One popular method for defrauding taxpayers is to steal their identity using “phishing” techniques, or malware to obtain their victim’s personal information. Phishing scams use fake emails or website links designed to appear to be legitimate. Once accessed these fake links will either ask for information or potentially even infect your computer with software allowing the fraudsters to access personal information.

Recently identity thieves have used this stolen information to file fake tax returns, but using the taxpayer’s actual bank account to deposit the fraudulent refund. Once the refund has been deposited, they will call the taxpayer posing as an IRS agent, debt collector, or law enforcement and demand that the refund be returned.

Taxpayers who receive the refunds should follow the steps outlined by Tax Topic Number 161 – Returning an Erroneous Refund. The tax topic contains full details, including mailing addresses should there be a need to return paper checks. By law, interest may accrue on erroneous refunds.

Telephone scams are another popular way criminals look to defraud taxpayers. These scams involve callers contacting taxpayers claiming to be IRS representatives. The victims are told that they owe the IRS money and that the amount must be paid immediately using either a gift card or wire transfer. Callers posing as the IRS will often become hostile or insulting, and threaten the victims with arrest, suspension of a business or driver’s license, or even deportation if they do not pay. If the phone is not answered, the thieves may leave an urgent callback message.

Scammers do not just operate during tax season. Thieves posing as IRS agents have targeted parents and students during the summer and back-to-school months, by calling and demanding payment of a fake “Federal Student Tax,” or some variation thereof. Just like in the telephone scams previously discussed, these callers will demand payment via gift card or wire transfer, and will threaten to report the student to the police to be arrested if payment is not made.

These are just a few of the most popular scams thieves have engaged in to attempt and defraud innocent taxpayers, and new techniques and tactics are being developed all the time. With that said you can protect yourself by taking the following precautions.

Know What the IRS Will Not Do – The IRS will never:

  • Call to demand immediate payment using a specific payment method such as a prepaid debit card, gift card or wire transfer. Generally, the IRS will first mail a bill to any taxpayer who owes taxes.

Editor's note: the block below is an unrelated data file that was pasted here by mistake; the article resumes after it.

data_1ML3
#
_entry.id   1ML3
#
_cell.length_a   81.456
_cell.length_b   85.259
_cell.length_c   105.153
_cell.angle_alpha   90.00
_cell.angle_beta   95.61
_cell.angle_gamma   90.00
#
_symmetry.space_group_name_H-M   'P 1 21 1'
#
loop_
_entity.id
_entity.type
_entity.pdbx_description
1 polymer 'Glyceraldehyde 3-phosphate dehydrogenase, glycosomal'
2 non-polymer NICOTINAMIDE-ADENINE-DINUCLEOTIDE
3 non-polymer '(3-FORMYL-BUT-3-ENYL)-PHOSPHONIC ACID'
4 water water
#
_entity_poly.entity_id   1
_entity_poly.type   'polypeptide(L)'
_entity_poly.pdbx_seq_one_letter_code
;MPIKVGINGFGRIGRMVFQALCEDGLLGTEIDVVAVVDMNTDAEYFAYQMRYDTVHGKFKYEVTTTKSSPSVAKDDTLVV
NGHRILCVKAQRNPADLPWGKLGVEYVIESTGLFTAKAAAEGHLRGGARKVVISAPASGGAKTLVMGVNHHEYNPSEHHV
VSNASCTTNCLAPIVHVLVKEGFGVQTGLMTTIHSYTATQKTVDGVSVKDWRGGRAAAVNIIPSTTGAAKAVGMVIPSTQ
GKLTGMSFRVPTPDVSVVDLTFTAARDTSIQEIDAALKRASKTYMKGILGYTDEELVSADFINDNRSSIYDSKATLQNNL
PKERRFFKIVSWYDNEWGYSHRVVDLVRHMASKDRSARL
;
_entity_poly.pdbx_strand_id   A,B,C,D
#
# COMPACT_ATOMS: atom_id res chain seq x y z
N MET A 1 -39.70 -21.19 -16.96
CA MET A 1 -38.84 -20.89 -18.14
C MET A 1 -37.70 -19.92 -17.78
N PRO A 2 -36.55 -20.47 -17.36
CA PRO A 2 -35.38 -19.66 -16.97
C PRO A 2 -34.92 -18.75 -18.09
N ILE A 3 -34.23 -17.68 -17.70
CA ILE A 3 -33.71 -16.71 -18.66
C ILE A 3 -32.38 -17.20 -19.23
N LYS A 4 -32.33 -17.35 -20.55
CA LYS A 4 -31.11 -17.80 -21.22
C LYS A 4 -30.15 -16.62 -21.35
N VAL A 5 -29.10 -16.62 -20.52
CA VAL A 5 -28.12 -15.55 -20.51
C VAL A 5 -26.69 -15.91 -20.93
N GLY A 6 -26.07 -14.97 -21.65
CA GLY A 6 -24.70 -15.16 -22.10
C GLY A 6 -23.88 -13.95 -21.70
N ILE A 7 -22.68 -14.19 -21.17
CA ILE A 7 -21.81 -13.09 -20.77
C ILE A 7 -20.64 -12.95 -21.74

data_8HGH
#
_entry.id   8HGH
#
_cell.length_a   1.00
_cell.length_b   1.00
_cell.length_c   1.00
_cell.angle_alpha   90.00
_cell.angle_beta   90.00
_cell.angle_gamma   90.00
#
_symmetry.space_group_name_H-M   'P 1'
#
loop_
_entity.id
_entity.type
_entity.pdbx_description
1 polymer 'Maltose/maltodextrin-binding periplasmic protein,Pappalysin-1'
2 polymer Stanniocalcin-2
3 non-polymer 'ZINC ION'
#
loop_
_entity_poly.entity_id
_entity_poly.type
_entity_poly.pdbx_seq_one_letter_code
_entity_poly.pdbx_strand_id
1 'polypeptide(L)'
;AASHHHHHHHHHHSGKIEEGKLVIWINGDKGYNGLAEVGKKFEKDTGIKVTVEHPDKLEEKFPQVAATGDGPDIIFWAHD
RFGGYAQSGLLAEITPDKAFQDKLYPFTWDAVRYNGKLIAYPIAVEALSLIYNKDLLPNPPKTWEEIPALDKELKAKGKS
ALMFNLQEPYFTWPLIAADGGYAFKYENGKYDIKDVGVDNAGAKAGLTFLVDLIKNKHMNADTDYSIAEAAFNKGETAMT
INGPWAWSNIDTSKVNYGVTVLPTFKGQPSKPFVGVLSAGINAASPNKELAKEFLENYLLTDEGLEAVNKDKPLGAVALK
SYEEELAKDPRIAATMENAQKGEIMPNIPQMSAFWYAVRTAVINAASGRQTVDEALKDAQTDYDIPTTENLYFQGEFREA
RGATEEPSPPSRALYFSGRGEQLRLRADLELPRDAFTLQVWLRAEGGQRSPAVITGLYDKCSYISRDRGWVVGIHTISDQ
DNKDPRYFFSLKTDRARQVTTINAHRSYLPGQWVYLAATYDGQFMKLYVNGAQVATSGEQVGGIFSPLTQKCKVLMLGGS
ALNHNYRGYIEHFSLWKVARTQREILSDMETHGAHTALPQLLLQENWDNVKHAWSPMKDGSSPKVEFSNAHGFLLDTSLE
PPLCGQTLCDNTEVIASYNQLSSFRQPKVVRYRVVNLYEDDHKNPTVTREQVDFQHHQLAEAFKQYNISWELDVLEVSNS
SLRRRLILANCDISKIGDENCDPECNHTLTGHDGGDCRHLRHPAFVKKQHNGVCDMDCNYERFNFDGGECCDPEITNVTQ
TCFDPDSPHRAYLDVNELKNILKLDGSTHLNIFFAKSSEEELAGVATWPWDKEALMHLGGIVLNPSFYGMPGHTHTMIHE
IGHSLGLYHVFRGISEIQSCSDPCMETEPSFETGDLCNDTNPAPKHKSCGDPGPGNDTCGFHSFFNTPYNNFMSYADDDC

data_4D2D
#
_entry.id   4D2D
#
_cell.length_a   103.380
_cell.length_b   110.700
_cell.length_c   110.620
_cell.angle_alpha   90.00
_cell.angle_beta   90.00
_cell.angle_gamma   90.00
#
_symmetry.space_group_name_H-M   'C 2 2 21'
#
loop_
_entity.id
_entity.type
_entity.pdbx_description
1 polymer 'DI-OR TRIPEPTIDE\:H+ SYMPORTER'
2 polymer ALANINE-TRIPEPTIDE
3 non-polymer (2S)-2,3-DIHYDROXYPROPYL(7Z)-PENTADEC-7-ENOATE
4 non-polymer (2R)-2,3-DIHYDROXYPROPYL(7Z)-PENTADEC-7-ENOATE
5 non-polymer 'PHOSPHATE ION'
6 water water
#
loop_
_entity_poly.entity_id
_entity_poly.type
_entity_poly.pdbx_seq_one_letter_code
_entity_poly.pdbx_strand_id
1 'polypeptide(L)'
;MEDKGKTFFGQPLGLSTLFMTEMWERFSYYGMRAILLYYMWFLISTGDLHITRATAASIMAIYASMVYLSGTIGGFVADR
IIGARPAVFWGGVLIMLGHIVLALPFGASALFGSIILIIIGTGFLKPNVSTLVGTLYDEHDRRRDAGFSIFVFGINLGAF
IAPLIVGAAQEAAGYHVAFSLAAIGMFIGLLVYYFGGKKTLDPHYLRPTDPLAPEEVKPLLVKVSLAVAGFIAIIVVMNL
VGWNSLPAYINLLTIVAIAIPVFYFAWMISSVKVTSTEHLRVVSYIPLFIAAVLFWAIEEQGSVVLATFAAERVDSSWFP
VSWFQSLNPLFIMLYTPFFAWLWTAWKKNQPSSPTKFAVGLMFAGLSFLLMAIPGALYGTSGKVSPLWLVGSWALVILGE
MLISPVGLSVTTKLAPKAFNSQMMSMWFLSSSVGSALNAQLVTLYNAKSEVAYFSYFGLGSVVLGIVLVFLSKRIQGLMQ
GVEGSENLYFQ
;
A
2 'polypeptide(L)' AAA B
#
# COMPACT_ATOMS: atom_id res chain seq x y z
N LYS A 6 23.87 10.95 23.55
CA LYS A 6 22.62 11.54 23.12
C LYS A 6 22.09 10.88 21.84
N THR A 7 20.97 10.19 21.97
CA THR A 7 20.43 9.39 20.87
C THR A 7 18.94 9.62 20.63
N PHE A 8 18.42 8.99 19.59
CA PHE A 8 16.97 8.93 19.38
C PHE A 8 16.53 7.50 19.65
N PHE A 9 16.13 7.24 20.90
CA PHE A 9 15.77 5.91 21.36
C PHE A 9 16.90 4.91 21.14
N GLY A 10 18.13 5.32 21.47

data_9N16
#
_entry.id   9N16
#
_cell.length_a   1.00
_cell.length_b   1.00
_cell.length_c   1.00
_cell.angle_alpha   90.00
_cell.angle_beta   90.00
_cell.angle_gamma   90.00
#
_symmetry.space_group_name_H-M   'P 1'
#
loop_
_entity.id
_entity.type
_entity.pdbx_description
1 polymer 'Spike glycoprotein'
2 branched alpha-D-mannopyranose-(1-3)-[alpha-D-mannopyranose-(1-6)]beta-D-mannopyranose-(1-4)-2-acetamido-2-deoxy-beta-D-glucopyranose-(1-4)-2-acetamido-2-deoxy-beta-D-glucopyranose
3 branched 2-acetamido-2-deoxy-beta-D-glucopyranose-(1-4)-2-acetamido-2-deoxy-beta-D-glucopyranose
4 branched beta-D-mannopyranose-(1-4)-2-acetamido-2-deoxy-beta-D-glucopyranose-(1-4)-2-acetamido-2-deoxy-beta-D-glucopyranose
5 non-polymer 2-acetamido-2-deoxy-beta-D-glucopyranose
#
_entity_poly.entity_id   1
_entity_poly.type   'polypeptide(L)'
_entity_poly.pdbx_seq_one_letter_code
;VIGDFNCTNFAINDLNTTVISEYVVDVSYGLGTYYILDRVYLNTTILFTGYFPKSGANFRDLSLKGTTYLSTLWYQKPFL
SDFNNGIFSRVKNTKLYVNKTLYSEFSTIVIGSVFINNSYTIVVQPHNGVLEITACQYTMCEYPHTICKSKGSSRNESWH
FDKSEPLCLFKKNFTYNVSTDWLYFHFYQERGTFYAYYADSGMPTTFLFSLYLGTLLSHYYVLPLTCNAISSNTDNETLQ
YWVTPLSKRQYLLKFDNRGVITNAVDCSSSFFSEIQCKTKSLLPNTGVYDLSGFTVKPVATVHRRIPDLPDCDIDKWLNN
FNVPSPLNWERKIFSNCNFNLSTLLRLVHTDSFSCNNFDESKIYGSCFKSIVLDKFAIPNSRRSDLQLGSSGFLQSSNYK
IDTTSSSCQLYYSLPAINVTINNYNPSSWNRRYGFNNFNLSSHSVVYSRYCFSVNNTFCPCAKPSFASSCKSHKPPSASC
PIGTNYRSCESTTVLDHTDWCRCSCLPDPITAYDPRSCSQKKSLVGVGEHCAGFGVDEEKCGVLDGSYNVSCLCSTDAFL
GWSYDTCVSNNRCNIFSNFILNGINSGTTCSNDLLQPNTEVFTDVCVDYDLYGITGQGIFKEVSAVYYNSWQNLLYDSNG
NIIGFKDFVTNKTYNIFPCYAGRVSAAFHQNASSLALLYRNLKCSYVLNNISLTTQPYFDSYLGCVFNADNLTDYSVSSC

• Threaten to bring in local police, immigration officers or other law-enforcement to have you arrested for not paying. The IRS also cannot revoke your driver’s license, business licenses, or immigration status. Threats like these are common tactics scam artists use to trick victims into buying into their schemes.
  • Demand that taxes be paid without giving the taxpayer the opportunity to question or appeal the amount owed. You should also be advised of your rights as a taxpayer.
  • Ask for credit or debit card numbers over the phone.

Know What the IRS Will Do:

  • Contact you through regular mail delivered by the United States Postal Service. If there is an issue with your tax return, the IRS will issue you a tax “notice” informing you of the issue.
  • Call or come to your home or business. The IRS may call or send an agent to your home or business, but only in special circumstances such as when a taxpayer has an overdue tax bill, to secure a delinquent tax return or a delinquent employment tax payment, or to tour a business as part of an audit or during criminal investigations.

Know Who to Contact:

  • Contact the Treasury Inspector General for Tax Administration to report a phone scam. Use their “IRS Impersonation Scam Reporting” web page. You can also call 800-366-4484.
  • Report phone scams to the Federal Trade Commission. Use the “FTC Complaint Assistant” on Please add “IRS Telephone Scam” in the notes.
  • Report an unsolicited email claiming to be from the IRS, or an IRS-related component like the Electronic Federal Tax Payment System, to the IRS at

The bottom line is that if you are contacted by someone claiming to be from the IRS DO NOT give out sensitive information over the phone or via email. If the call does not feel right, hang up and contact the IRS at 800-829-1040, or your Rockbridge advisor.

Every year the IRS reviews a variety of retirement plan contribution limits and other important fiscal boundaries.  Here’s a list of changes made effective January 1st, 2022.

Item 2021 2022
401(k) Employee Max $19,500 $20,500
401(k) Catch Up $6,500 $6,500
401(k) Total Max $58,000 $61,000
HSA (Individual) $3,600 $3,650
SIMPLE IRA $13,500 $14,000
SIMPLE IRA Catch Up $3,000 $3,000
Wages Taxed by Social Security $142,800 $147,000
Traditional/Roth IRA Max $6,000 $6,000
Traditional/Roth IRA Catch Up $1,000 $1,000
Roth Income Limit Single $125,000 $129,000
Roth Income Limit Joint $198,000 $204,000
Standard Deduction Single $12,550 $12,950
Standard Deduction Married $25,100 $25,900
Standard Deduction Both Over 65 $27,900 $28,700
Annual Gift Exclusion $15,000 $16,000
Medicare Part B Premiums $149 $170

As you can see, some changes were more drastic than others. For example, the Medicare Part B premium rose by 14.5%, while other line items didn’t change at all, such as the contribution limits to Traditional/Roth IRA’s (still $6,000).  All standard deductions increased slightly as did employer 401(k) and SIMPLE IRA contribution limits.

If you’re curious as to how these changes might impact your financial plan, please contact your Rockbridge advisor.